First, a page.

Each family has its secrets, ones that shape family communication and relationships in a way generally unknown to the outsider and often the family itself. Autoethnographers, students of these relationships, confront many silences in their attempts to understand these social worlds. It is often the accidental slip, the spontaneous discussion, the offhanded comment that opens this terrain of secrets to the conscientious storyteller. Accidental Ethnography delves into this shadowy world of pain and loss in the hopes of finding productive, ethical avenues for transforming the secret lives of families into powerful narratives of hope. It merges autoethnographic method with the therapeutic power of storytelling to heal family wounds. Poulos’s lyrical text will appeal to those in ethnography, interpersonal communication, and family relationships alike.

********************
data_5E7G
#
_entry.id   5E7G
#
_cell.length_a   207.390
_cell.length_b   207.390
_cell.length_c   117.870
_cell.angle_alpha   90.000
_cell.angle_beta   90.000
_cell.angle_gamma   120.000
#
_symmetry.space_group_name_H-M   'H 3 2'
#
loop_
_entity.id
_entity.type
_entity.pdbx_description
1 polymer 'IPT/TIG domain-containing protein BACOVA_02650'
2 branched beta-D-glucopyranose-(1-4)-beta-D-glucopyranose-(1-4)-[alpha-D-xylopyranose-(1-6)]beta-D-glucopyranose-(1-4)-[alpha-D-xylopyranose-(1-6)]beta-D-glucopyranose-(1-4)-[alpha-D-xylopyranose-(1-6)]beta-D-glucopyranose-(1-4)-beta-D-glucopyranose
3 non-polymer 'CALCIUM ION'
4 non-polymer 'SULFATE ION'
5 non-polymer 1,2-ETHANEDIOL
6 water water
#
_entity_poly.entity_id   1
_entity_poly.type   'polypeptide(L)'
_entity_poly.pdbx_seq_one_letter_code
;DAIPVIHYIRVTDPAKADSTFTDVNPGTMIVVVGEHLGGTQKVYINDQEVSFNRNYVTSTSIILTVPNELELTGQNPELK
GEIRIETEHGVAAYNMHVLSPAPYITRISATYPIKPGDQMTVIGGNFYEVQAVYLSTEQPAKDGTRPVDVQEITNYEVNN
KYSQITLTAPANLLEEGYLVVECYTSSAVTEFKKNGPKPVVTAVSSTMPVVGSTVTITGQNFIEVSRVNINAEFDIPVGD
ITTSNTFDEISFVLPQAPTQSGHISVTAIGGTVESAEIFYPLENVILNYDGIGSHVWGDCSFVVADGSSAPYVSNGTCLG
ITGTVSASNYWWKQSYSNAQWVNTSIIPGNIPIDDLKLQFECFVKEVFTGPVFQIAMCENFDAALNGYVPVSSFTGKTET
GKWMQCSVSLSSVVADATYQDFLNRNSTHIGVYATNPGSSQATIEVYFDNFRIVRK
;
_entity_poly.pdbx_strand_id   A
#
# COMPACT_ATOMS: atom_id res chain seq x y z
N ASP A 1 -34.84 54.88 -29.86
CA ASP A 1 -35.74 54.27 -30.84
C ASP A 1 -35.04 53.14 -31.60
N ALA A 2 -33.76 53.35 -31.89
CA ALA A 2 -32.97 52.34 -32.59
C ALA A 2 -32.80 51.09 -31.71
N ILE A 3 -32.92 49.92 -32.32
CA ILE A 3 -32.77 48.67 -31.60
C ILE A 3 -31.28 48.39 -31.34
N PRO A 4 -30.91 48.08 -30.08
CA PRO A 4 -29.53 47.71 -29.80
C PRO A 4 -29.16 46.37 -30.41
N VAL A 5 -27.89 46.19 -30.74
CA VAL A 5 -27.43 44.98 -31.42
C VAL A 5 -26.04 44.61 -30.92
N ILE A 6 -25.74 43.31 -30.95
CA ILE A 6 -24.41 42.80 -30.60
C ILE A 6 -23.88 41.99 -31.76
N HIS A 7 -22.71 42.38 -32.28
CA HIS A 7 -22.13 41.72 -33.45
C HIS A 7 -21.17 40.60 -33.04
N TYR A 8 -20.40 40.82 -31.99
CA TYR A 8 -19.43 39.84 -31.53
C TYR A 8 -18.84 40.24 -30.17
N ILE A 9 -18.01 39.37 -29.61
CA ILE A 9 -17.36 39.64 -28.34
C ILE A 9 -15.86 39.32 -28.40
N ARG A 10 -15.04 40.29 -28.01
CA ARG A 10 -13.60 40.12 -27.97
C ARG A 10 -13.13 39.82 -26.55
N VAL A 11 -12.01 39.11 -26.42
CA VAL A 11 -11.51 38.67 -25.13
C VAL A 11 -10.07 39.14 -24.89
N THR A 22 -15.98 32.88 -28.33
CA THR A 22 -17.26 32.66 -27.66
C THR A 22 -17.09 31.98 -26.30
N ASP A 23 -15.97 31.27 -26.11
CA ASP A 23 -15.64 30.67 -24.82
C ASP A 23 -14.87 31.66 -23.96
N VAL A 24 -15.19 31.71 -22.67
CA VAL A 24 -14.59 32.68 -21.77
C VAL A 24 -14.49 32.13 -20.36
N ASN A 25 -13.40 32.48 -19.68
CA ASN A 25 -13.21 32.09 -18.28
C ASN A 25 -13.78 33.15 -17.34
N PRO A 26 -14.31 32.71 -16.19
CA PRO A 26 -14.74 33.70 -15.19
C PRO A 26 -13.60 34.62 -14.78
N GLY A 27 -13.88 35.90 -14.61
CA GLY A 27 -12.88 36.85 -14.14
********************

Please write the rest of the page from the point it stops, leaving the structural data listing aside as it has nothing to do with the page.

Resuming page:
"…Poulos constantly reminds us that what he is writing about is as much about the reader as it is about the author. He encourages us to engage in the journey he has undertaken, to write our stories as he writes his. In fact, many times I had to pause in my reading of his book to write my own accounts, something that I think would make Poulos feel as if his project is fulfilled. And in that writing, in that story-telling, often spurred by some accidental trigger I found in his book, we both begin to find some place of healing. Poulos ends his book by finding peace through writing; by allowing the moments to flow into his writing, he finds that writing gave him the home he was looking for."…--Southern Communication Journal